— stats obsession is hard, I know. I still struggle with it. But I’ve started restricting my time of checking stats (once a day) and since I’m a nerd I started finding patterns in statistics which somehow lessened the negative impact they have on me because I’m thinking “ok what worked and how to do it again”. It took me 4 years to realize this so don’t worry if you don’t have it figured out in 6 months. It’s alright!
    — the book community is harsh, yes. But it helps to follow people who mostly post uplifting things with mentions of problematic stuff so you’ll find out but NOT long threads with hate or rage. And we just have to be open to accepting that our faves may be problematic. Got to learn and move on.

    I’m looking forward to seeing the rest of your blogging journey 💜

    Liked by 1 person

    1. Omg Sumedha, thank you SO much for all this advice ❤ ❤ ❤

      I'm stuck in this mindset where I have to get everything right the first time around, or else I'll miss out on opportunities — and since that's obviously impossible, I'm stuck in this toxic "I'll never be enough" cycle. I am getting out of it already, though, so !!!

      Thank you for this lovely and helpful comment ❤


  15. Happy anniversary! I totally agree with everything you’re saying, and I love interacting with members of the community!

    I was addicted to statistics before, and I would literally check Google Analytics like 20 times a day to see how many people were on my blog, and what the reception was. I feel like it makes things a lot more stressful, and I’ve learned to back away from it a little!

    Liked by 1 person

    1. Thank you!! I’m glad to hear that you’ve distanced yourself from the stats — it’s definitely the healthy thing to do! ❤

      (on another note, I have no idea how to set up google analytics for my blog. can you please help me? 👀)


  16. I’m so happy to have stumbled upon your blog! I love this post .. it’s interesting to compare myself now to what I thought when I first started blogging a few years ago. Trying not to end up in a rabbit hole regarding stats is always hard; the community is the best though!


  17. I think it’s only natural that it takes a while for new bloggers to find their voice and their aesthetic. When Chana and I first started out, we made so many awful choices in terms of how we co-blogged and differentiated between the two of us and so much more. But I don’t think there’s any other way to learn. You just have to test things out until you find what you feel fits best! And if that ever starts not feeling right again, the great thing is you can change it. I actually really like how blogs aren’t stagnant things, and I love how much I can see bloggers grow when I follow them for a while!

    But I think I most related to your conversation about stats! I happen to really enjoy looking at my statistics and analyzing the numbers. I think there’s so much useful information you can gain from the stats page, and I’ve written several posts on what I find so fascinating.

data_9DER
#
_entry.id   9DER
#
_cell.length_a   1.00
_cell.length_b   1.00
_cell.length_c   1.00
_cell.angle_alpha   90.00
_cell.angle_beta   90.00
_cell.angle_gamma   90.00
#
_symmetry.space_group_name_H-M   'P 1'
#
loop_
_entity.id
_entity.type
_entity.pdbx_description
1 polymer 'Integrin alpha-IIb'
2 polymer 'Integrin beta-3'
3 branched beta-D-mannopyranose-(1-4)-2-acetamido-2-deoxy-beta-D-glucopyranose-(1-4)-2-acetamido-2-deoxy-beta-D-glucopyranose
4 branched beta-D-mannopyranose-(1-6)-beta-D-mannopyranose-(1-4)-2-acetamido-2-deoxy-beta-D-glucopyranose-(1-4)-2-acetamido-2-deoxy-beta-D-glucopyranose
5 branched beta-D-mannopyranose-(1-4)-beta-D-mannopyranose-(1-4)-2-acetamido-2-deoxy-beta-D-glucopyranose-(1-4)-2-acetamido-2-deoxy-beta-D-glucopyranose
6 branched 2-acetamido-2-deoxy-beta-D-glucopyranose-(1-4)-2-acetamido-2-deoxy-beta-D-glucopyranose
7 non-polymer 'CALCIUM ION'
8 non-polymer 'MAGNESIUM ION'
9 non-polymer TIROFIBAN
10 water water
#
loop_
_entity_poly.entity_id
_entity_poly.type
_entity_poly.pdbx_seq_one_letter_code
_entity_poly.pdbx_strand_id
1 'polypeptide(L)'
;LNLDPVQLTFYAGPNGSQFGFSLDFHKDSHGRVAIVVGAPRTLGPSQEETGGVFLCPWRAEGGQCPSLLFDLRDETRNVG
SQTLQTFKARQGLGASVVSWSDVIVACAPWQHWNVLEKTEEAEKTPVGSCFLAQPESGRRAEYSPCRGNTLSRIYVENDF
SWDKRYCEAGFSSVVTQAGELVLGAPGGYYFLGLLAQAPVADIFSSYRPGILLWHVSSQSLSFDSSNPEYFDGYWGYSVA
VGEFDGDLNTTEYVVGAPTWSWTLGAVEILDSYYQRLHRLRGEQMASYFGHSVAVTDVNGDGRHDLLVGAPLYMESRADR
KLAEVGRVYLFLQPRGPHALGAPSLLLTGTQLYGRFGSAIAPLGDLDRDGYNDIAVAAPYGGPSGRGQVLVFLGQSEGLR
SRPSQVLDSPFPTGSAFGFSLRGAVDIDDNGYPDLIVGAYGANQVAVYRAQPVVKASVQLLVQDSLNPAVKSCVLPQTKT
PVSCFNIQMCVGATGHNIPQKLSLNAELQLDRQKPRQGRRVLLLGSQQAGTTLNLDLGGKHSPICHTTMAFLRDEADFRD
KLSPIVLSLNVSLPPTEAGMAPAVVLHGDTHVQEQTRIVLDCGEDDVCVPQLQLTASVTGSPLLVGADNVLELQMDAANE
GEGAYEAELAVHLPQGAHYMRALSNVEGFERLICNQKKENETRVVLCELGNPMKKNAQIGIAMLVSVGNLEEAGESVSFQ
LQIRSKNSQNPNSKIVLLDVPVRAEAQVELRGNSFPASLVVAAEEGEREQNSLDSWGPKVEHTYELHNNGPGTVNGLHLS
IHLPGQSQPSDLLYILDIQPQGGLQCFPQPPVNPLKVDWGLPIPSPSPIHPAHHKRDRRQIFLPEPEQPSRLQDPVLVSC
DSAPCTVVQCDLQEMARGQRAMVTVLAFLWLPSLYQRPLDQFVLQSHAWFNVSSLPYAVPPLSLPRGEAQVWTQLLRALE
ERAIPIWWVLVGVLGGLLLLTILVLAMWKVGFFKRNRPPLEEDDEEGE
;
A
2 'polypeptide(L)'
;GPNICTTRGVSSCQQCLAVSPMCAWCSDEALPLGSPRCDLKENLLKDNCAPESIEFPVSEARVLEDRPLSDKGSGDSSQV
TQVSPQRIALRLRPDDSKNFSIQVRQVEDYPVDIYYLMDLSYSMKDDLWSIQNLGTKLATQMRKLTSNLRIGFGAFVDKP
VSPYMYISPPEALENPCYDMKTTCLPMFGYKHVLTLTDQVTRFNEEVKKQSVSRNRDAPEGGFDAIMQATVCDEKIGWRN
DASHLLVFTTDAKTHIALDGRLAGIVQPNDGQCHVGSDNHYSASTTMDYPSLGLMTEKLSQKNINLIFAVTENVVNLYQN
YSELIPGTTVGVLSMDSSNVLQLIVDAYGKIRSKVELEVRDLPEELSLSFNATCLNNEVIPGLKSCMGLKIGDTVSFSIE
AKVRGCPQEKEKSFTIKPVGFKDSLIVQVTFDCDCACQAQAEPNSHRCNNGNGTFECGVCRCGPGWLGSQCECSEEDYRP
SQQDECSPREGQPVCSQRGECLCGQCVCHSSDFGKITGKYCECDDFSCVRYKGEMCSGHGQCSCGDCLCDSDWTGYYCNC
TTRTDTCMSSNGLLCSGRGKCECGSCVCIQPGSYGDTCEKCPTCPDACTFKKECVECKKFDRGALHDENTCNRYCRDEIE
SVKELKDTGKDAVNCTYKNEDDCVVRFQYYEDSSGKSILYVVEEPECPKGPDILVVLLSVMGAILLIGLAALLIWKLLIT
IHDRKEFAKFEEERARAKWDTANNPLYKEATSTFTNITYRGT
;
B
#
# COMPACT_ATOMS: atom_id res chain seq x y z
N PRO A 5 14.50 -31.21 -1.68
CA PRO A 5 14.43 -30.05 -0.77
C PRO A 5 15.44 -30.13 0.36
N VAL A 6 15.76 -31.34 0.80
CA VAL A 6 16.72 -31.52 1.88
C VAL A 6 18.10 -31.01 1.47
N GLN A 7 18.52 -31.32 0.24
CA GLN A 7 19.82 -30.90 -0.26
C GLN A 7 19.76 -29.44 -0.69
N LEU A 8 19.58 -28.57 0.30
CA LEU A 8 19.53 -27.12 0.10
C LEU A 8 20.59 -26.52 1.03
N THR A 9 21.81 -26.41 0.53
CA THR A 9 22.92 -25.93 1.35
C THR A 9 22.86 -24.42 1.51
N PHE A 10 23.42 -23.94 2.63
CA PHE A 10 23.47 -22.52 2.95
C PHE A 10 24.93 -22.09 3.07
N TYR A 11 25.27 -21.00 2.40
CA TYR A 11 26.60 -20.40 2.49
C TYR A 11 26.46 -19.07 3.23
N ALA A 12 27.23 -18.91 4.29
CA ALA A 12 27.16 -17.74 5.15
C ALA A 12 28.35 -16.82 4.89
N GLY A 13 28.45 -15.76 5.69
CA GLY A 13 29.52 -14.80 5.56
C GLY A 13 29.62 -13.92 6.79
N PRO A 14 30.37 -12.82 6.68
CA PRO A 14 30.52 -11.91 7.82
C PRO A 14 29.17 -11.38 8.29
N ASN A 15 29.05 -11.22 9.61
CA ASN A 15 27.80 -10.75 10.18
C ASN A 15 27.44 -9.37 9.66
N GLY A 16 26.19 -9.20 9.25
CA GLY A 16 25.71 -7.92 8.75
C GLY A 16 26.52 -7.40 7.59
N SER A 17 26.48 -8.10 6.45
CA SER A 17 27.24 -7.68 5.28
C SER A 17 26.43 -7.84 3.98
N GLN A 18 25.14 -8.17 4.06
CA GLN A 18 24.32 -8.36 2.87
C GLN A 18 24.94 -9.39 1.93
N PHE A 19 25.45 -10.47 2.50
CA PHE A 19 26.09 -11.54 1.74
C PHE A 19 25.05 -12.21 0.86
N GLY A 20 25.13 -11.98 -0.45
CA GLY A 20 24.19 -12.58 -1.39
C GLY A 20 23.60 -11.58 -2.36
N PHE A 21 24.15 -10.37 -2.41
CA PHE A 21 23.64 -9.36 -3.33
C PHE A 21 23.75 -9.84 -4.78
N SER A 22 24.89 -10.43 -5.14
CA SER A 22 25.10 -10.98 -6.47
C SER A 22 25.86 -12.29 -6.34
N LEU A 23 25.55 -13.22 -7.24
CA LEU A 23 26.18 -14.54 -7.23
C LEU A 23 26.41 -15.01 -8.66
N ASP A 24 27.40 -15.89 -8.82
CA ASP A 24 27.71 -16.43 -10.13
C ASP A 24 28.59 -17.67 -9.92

However I definitely still tend to obsess over the numbers too much at times. Especially when I write a post I’m passionate about, and then it doesn’t get the response I know it could, that feels really demoralizing! But it’s something I’m working on, and at this point I’m able to remind myself of the milestones our blog has reached, which gives me hope that the future is bright, and that even if the stats aren’t good today, that can always change tomorrow!


  18. Ah I adore this post Sara!

    I’ve been blogging for over 3 years now but I managed to surround myself with so many wonderful people in the community. The people you surround yourself with, even online can help you grow so much and I’ll forever be thankful to the book community. That’s probably what I find most rewarding, forming friendships, having chats about stuff discussed in a post.

    Stats >.> I went through phases of being obsessed with tracking them to now, where I do not check them regularly, maybe once every few months if I remember. Mostly it’s because I don’t need to, I’ve never been in the blogging world for review purposes, I came here to find people to talk to, to connect with. That being said your stats do not define you as a person, they will be like the ocean, sometimes high, sometimes low and it’s ok. My stats are pretty low this year compared to last year for me, yet I feel like I’ve found my feet finally with scheduling and creating content. So stats are fine to note, but try not to fall down that particular rabbit hole, we’re all so much more than our stats 💜

    Your blogging voice will develop over time, I know it can feel overwhelming and like anything and everything you create, isn’t good enough or perfect. It doesn’t need to be perfect. It needs to be YOU, your thoughts, your opinions and contain all of the rawness of you. You can edit it, format it to make it appear nicer, flow better but you can’t force a voice. It will come and it will involve, for example in my early days of blogging I added a lot of sarcastic lines and now I just…don’t. Am I still sarcastic? Absolutely but it feels unnatural for me now to insert those remarks and leave them in. Some I do leave in, all depends on when I edit it haha.

    I’ve found myself constantly redesigning my blog, it went through a name change too and now it feels a lot more like me. I will probably still add some more stuff to it, graphics wise one day but for now, I’m fine with how it looks. I care more about the content than the graphics because I can easily change the graphics later on, if I want to. The content? Not so much. Blogging is a journey, you’ll evolve with your blog so try not to squash yourself into box, let yourself explore, breathe. The type of content you enjoy creating will likely change and evolve, as you find your feet with blogging. Sending you all the love 💜 you’ve got this, blogging’s not easy but it’s one thing I’m glad I chose to do. I’ve made so many friends thanks to it and I adore those friends with my entire being hehe.

    Liked by 1 person